Sea (Plastic) Levels are Rising!

Source:  Ostle, C., Thompson, R., Broughton, D., Gregory, L., Wootton, M., and Johns, D. Nat. Comm. 10, 1622 (2019).


While plastics have many useful contributions to society, single-use plastics are becoming a major pollution issue as a result of waste mis-management and their tendency to stick around in the environment for a very long time. It’s been estimated that this mis-management of waste leads to millions of metric tons of plastic entering the oceans each year.1 Despite the extraordinary amount of plastic entering the oceans, quantifying the amount of plastic in the oceans has been a real challenge, especially measuring how that amount has changed over time.

Figure 1. Macroplastics washed up on a beach. Source
Plastics of Different Sizes

Microplastics, or small pieces of plastic ranging from 100nm-5mm in size, have been all over the news lately for being found in human feces, drinking water, and the environment. But what are macroplastics? Simply said: big pieces. Macroplastics refer to pieces of plastic larger than 5mm, and essentially the remaining fraction of plastics found in the environment. These include your identifiable plastic bags, styrofoam, soda bottles, and fishing line… to name a few. Being larger, macroplastics are a lot easier to see than microplastics, but plastic pollution in our oceans and waterways is comprised of both. With the rise of plastic pollution as a major environmental issue, a group of researchers from Plymouth, UK recently used macroplastics as a way to estimate how the relative amount of plastics in the North Atlantic has changed with time. Since macroplastics usually eventually break down (due to sun exposure and abrasion) into microplastics, their results also indirectly inform us about microplastics.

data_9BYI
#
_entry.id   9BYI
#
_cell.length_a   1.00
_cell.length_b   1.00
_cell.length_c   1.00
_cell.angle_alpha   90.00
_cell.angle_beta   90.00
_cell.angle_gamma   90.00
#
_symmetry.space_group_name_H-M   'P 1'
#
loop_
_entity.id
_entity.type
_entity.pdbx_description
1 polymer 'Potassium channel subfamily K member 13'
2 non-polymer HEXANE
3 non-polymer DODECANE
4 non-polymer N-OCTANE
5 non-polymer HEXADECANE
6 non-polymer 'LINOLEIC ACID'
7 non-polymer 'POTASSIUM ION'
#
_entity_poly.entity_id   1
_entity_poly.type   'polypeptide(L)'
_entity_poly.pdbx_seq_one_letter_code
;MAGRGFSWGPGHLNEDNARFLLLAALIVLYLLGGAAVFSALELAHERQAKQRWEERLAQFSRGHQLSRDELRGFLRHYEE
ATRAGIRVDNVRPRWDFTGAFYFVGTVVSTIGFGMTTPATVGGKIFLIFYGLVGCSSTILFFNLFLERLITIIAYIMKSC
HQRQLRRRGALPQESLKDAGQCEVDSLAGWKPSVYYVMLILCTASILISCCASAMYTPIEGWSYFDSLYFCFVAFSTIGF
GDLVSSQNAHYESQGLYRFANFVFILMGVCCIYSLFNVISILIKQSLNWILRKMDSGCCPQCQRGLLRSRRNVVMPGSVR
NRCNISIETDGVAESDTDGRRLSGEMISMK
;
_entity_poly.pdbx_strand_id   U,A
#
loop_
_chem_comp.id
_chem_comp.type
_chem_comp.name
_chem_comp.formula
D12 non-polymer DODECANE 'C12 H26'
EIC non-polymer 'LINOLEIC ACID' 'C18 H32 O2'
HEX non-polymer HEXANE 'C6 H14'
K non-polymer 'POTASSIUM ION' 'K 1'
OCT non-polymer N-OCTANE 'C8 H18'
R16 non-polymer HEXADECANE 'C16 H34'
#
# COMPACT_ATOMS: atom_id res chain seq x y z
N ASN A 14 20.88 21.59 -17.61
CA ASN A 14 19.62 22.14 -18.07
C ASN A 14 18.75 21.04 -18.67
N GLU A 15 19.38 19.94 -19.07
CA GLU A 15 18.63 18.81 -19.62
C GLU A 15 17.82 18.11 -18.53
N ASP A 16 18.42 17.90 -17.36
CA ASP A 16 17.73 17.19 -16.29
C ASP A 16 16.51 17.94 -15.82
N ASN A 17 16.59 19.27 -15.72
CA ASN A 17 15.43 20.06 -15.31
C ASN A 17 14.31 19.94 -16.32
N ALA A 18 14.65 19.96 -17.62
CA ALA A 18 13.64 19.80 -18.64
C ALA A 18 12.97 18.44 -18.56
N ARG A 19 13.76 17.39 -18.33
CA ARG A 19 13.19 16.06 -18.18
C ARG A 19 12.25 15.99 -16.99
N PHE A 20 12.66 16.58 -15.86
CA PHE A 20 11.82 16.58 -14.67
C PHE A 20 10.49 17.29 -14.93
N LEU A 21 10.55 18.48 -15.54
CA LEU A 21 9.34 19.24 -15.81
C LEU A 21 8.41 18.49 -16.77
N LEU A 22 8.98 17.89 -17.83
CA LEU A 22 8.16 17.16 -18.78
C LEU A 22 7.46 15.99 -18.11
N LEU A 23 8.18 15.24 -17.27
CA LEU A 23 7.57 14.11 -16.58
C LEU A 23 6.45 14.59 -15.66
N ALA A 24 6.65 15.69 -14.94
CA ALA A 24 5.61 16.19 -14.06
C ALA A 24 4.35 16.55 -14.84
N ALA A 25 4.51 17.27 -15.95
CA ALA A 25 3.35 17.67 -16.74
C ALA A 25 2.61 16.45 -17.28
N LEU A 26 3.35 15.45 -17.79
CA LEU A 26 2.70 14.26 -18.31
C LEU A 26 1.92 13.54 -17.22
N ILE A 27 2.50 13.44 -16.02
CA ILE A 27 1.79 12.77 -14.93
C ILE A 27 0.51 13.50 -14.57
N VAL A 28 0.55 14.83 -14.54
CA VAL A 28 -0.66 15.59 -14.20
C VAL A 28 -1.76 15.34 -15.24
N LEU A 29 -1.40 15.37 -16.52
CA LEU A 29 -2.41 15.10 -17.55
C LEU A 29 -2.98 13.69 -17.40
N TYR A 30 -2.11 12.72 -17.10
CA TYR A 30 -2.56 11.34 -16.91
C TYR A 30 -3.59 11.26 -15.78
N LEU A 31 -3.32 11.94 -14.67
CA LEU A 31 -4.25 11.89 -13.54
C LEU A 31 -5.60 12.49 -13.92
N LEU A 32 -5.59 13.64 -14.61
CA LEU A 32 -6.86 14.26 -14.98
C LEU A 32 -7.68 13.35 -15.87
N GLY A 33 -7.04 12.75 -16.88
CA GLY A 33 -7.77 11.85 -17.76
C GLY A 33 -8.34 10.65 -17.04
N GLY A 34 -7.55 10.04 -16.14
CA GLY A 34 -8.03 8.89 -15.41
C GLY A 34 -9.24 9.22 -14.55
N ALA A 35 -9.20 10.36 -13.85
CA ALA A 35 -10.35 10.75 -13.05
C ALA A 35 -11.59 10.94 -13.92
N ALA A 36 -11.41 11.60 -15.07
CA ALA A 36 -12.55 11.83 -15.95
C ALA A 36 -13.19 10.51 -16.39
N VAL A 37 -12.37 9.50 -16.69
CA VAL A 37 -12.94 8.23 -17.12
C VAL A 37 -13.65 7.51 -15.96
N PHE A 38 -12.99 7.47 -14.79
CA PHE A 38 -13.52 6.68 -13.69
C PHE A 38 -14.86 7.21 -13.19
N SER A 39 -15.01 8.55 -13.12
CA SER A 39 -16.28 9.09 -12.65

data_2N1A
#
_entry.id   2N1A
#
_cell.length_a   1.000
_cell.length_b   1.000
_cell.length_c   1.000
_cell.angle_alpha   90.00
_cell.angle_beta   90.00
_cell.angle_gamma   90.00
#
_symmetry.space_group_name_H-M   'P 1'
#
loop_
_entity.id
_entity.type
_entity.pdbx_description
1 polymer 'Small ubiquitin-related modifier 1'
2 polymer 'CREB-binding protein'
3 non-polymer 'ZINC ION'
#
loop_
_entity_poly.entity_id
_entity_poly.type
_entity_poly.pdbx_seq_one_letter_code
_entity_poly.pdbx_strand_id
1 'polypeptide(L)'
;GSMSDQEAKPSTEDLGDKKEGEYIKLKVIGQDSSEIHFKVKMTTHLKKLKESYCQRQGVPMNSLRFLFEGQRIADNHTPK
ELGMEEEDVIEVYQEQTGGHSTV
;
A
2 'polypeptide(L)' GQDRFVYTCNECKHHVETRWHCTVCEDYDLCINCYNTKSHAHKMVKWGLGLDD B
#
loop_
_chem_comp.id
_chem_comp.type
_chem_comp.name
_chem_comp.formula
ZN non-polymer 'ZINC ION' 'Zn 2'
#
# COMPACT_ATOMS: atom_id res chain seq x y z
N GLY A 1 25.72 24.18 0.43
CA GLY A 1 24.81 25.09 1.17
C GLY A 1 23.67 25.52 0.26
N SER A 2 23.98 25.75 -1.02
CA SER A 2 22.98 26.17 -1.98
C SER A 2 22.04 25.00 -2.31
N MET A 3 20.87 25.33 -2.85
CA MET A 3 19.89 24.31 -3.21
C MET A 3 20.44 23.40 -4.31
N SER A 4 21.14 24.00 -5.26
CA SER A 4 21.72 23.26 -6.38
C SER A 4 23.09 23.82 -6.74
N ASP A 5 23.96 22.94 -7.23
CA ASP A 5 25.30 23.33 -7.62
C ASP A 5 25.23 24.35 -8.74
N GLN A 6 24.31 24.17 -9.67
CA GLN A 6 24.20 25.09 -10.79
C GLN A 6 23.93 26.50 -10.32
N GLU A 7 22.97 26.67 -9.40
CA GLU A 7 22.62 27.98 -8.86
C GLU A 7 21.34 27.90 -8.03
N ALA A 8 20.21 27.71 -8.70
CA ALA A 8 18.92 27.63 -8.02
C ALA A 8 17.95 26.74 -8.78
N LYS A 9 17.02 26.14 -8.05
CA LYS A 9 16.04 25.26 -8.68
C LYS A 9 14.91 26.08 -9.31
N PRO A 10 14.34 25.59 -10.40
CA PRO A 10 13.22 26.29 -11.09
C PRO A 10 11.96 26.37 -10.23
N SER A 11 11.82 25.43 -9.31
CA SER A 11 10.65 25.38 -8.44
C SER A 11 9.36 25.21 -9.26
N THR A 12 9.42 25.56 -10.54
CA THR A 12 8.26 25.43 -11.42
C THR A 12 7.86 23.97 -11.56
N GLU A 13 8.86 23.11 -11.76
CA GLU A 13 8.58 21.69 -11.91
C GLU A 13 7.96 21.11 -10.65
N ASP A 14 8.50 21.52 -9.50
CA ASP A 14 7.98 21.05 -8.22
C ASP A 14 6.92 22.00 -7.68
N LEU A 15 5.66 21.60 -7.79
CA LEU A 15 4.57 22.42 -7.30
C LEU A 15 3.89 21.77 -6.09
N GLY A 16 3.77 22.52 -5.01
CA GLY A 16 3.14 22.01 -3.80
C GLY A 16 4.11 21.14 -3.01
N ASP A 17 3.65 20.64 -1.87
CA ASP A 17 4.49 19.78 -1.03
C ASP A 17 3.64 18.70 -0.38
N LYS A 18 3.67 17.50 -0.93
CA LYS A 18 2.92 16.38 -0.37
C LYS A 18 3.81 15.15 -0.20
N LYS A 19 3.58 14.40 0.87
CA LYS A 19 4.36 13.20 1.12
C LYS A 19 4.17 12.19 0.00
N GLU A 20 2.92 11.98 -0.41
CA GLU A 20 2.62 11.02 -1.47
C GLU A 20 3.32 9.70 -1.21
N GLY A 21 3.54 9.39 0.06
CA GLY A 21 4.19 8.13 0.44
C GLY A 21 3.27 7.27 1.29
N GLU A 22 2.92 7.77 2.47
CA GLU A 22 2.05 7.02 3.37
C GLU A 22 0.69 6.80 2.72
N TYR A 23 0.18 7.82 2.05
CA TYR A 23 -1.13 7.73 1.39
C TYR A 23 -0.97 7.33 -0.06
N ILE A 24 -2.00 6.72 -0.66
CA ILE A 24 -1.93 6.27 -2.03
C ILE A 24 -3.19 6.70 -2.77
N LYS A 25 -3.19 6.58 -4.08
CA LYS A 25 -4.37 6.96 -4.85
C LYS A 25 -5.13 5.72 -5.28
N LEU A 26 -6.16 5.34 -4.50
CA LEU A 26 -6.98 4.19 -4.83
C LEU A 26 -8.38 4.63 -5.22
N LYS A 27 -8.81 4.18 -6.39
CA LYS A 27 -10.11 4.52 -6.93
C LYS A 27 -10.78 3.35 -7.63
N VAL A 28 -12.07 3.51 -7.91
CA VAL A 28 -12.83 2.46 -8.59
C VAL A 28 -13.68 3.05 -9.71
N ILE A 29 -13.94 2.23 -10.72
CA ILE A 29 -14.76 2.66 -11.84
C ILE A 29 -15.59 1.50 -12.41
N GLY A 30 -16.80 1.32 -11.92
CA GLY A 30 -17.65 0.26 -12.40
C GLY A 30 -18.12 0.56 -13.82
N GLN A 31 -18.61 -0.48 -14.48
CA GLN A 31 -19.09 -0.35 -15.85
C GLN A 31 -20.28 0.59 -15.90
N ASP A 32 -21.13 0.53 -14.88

How to measure plastic pollution? One scientist’s problem is another scientist’s data.

Accurate measurement of plastic concentration in the oceans is difficult—it’s a very large area to sample, and data collection needs to be uniform and unbiased to get the most representative results. Scientists have to develop creative ways to get around this problem, such as studying plastics swallowed by sea turtles.

Wanting to know how plastic concentration changes with time further complicates data collection, because it requires another layer of information. So, how did researchers find information on plastics in the ocean spanning six decades when this issue has only gained attention fairly recently? Apparently plankton in the ocean has been measured since 1931 using a torpedo-shaped device called a Continuous Plankton Recorder (CPR). This CPR has been dragged behind ships-of-opportunity (meaning volunteer boats that are already planning a voyage), following very standardized protocols (such as dragging depth and speed), across the Northern Atlantic for decades. Its routes are shown in grey in Figure 2 and cover over 6.5 million nautical miles. This provides a very large sample area over which to monitor ocean plastics.